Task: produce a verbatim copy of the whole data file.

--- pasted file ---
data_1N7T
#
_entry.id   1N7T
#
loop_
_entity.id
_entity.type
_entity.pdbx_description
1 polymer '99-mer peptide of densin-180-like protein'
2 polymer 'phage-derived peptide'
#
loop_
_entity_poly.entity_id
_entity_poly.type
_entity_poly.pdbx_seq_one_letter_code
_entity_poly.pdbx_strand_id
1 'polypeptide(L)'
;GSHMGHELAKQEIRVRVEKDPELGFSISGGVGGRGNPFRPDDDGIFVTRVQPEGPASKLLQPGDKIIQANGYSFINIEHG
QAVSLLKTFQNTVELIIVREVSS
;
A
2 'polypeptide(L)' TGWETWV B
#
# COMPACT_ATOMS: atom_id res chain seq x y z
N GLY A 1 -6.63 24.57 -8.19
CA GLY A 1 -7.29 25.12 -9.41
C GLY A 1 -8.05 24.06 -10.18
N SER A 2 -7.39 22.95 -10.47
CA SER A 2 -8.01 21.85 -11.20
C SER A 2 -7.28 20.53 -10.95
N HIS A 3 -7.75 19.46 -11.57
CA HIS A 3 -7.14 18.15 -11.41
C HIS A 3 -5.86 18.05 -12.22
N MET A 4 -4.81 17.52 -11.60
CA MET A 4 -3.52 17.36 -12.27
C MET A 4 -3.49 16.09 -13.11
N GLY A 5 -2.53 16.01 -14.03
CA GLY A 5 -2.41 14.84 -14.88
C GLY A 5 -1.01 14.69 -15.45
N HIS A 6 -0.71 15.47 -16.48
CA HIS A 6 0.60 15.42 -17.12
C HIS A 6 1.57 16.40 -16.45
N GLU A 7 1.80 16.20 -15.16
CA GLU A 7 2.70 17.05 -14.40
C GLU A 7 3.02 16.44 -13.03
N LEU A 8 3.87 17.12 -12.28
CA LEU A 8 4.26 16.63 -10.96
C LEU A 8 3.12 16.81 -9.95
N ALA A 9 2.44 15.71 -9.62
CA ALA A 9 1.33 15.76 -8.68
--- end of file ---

data_1N7T
#
_entry.id   1N7T
#
loop_
_entity.id
_entity.type
_entity.pdbx_description
1 polymer '99-mer peptide of densin-180-like protein'
2 polymer 'phage-derived peptide'
#
loop_
_entity_poly.entity_id
_entity_poly.type
_entity_poly.pdbx_seq_one_letter_code
_entity_poly.pdbx_strand_id
1 'polypeptide(L)'
;GSHMGHELAKQEIRVRVEKDPELGFSISGGVGGRGNPFRPDDDGIFVTRVQPEGPASKLLQPGDKIIQANGYSFINIEHG
QAVSLLKTFQNTVELIIVREVSS
;
A
2 'polypeptide(L)' TGWETWV B
#
# COMPACT_ATOMS: atom_id res chain seq x y z
N GLY A 1 -6.63 24.57 -8.19
CA GLY A 1 -7.29 25.12 -9.41
C GLY A 1 -8.05 24.06 -10.18
N SER A 2 -7.39 22.95 -10.47
CA SER A 2 -8.01 21.85 -11.20
C SER A 2 -7.28 20.53 -10.95
N HIS A 3 -7.75 19.46 -11.57
CA HIS A 3 -7.14 18.15 -11.41
C HIS A 3 -5.86 18.05 -12.22
N MET A 4 -4.81 17.52 -11.60
CA MET A 4 -3.52 17.36 -12.27
C MET A 4 -3.49 16.09 -13.11
N GLY A 5 -2.53 16.01 -14.03
CA GLY A 5 -2.41 14.84 -14.88
C GLY A 5 -1.01 14.69 -15.45
N HIS A 6 -0.71 15.47 -16.48
CA HIS A 6 0.60 15.42 -17.12
C HIS A 6 1.57 16.40 -16.45
N GLU A 7 1.80 16.20 -15.16
CA GLU A 7 2.70 17.05 -14.40
C GLU A 7 3.02 16.44 -13.03
N LEU A 8 3.87 17.12 -12.28
CA LEU A 8 4.26 16.63 -10.96
C LEU A 8 3.12 16.81 -9.95
N ALA A 9 2.44 15.71 -9.62
CA ALA A 9 1.33 15.76 -8.68